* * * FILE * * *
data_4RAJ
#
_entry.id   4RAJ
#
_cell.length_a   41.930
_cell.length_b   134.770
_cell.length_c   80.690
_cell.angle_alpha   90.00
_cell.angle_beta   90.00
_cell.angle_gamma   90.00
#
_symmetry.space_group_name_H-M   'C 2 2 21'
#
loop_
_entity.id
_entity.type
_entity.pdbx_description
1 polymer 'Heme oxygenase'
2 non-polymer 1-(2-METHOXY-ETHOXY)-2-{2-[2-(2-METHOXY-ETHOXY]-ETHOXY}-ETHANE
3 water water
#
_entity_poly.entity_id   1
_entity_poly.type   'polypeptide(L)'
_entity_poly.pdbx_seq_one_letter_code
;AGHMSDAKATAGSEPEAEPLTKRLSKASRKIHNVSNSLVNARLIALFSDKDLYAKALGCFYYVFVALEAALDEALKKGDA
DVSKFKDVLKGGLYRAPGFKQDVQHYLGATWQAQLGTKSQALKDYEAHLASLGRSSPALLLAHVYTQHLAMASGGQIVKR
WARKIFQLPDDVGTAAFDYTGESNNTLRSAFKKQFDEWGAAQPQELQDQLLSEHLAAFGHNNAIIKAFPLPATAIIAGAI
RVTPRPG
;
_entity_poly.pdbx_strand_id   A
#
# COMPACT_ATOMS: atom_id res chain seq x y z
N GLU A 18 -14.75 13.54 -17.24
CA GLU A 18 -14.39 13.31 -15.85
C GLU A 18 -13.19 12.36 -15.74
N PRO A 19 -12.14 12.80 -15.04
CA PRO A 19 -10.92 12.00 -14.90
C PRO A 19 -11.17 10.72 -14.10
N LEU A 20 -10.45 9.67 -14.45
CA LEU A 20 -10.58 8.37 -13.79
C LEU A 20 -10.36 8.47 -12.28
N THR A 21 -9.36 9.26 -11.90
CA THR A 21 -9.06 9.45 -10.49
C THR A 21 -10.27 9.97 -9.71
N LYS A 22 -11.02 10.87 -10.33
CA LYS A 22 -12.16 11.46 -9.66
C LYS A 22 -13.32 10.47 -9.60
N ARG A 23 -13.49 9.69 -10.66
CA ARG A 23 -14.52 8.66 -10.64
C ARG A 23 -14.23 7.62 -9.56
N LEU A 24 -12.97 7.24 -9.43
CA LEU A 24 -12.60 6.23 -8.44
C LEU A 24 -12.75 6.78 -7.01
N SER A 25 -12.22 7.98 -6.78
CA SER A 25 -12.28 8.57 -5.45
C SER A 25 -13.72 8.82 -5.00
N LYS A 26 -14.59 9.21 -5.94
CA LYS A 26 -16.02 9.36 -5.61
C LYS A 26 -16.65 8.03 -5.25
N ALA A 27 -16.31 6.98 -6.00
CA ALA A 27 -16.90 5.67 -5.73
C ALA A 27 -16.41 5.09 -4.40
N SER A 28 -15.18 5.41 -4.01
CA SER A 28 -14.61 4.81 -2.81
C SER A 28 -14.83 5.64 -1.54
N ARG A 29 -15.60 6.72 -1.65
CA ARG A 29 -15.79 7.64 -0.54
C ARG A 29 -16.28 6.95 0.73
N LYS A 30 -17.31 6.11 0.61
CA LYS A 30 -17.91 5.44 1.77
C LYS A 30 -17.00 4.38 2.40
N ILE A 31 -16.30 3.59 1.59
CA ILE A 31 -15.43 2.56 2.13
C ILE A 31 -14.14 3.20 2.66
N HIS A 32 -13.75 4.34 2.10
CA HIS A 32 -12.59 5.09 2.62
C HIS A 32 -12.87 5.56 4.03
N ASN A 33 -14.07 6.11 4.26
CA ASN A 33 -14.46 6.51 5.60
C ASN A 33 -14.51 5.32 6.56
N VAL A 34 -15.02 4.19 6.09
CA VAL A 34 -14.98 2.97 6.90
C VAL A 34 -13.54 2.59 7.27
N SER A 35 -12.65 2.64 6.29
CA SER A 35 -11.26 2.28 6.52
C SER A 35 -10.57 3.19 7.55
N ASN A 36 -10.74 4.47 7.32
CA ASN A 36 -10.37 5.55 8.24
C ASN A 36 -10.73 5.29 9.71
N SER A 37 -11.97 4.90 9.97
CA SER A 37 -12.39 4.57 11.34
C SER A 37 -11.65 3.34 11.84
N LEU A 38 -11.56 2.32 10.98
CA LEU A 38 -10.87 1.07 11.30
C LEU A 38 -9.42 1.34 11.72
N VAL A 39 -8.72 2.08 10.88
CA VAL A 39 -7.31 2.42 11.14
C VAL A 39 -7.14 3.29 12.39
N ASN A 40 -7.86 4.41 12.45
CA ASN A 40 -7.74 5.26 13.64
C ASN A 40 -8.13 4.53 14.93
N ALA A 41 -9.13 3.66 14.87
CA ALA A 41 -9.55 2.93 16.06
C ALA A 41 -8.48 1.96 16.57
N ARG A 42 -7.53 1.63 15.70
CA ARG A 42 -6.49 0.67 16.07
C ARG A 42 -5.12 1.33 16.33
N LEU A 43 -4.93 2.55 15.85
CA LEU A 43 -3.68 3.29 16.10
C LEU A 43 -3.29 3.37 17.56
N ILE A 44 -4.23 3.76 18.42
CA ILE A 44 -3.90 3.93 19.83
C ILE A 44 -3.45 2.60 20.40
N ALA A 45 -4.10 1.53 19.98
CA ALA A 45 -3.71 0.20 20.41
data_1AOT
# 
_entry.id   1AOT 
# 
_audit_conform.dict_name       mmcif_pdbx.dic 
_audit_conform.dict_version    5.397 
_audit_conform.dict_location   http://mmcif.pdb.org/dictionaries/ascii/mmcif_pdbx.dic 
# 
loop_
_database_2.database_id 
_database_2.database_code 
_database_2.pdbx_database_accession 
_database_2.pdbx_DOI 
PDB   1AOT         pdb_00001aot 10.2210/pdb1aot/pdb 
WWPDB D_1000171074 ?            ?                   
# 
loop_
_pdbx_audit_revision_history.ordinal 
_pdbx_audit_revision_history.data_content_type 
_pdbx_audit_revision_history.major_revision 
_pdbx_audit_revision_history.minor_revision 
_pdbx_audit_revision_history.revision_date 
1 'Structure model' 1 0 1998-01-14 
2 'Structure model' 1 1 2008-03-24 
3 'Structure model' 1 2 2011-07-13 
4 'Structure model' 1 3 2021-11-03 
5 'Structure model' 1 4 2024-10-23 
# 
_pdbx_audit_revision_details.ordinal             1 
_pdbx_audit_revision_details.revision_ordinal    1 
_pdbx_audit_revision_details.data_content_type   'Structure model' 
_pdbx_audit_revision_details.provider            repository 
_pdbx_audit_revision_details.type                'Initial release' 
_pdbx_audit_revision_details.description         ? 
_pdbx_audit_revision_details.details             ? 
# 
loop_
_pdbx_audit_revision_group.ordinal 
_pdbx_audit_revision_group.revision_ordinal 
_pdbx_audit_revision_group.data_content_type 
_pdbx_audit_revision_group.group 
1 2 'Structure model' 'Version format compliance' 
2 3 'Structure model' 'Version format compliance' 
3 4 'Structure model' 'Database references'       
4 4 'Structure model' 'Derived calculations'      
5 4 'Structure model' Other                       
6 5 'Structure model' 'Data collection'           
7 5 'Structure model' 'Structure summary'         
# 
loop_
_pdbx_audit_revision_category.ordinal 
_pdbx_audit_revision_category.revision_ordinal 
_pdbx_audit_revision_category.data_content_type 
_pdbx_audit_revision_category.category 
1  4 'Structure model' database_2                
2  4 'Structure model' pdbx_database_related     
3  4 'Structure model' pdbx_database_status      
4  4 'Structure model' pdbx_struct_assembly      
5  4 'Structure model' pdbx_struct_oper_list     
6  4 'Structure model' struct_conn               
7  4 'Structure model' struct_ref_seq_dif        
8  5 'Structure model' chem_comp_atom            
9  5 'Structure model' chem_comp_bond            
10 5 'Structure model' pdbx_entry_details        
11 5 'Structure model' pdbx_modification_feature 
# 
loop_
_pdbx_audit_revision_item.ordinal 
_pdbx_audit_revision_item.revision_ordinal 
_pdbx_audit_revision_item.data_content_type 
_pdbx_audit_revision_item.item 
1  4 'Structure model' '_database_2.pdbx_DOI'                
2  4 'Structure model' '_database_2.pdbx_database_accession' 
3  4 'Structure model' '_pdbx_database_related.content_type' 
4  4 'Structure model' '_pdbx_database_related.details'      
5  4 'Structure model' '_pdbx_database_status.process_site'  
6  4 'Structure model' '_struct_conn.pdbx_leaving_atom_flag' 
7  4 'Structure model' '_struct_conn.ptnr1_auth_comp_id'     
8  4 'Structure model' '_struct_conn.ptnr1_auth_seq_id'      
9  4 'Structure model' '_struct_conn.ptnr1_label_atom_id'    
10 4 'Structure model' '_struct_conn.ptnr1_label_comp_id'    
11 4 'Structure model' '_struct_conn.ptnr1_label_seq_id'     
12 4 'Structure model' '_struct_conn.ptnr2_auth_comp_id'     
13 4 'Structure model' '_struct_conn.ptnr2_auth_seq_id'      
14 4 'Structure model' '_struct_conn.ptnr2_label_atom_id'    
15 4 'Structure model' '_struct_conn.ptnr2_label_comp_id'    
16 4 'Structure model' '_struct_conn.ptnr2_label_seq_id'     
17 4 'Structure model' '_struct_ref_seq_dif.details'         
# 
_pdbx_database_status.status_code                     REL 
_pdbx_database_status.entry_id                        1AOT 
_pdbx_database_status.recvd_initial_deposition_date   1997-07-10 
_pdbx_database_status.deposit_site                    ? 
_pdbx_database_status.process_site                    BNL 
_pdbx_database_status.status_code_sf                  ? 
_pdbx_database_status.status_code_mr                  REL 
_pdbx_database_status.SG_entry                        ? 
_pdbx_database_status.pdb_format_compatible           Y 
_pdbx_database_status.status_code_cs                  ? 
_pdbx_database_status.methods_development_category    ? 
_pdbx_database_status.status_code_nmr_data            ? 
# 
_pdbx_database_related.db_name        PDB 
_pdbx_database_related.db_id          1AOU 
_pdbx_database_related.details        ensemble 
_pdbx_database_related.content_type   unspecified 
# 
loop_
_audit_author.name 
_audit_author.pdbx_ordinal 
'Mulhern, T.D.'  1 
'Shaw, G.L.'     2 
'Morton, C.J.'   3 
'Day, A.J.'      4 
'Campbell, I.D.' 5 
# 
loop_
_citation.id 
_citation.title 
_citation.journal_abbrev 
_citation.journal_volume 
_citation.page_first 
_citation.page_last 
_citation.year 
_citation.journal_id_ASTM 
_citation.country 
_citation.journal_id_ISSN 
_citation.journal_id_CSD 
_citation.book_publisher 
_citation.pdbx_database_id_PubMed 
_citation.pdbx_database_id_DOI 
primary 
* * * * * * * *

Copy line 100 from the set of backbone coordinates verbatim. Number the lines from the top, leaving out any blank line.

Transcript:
CA ASN A 40 -7.74 5.26 13.64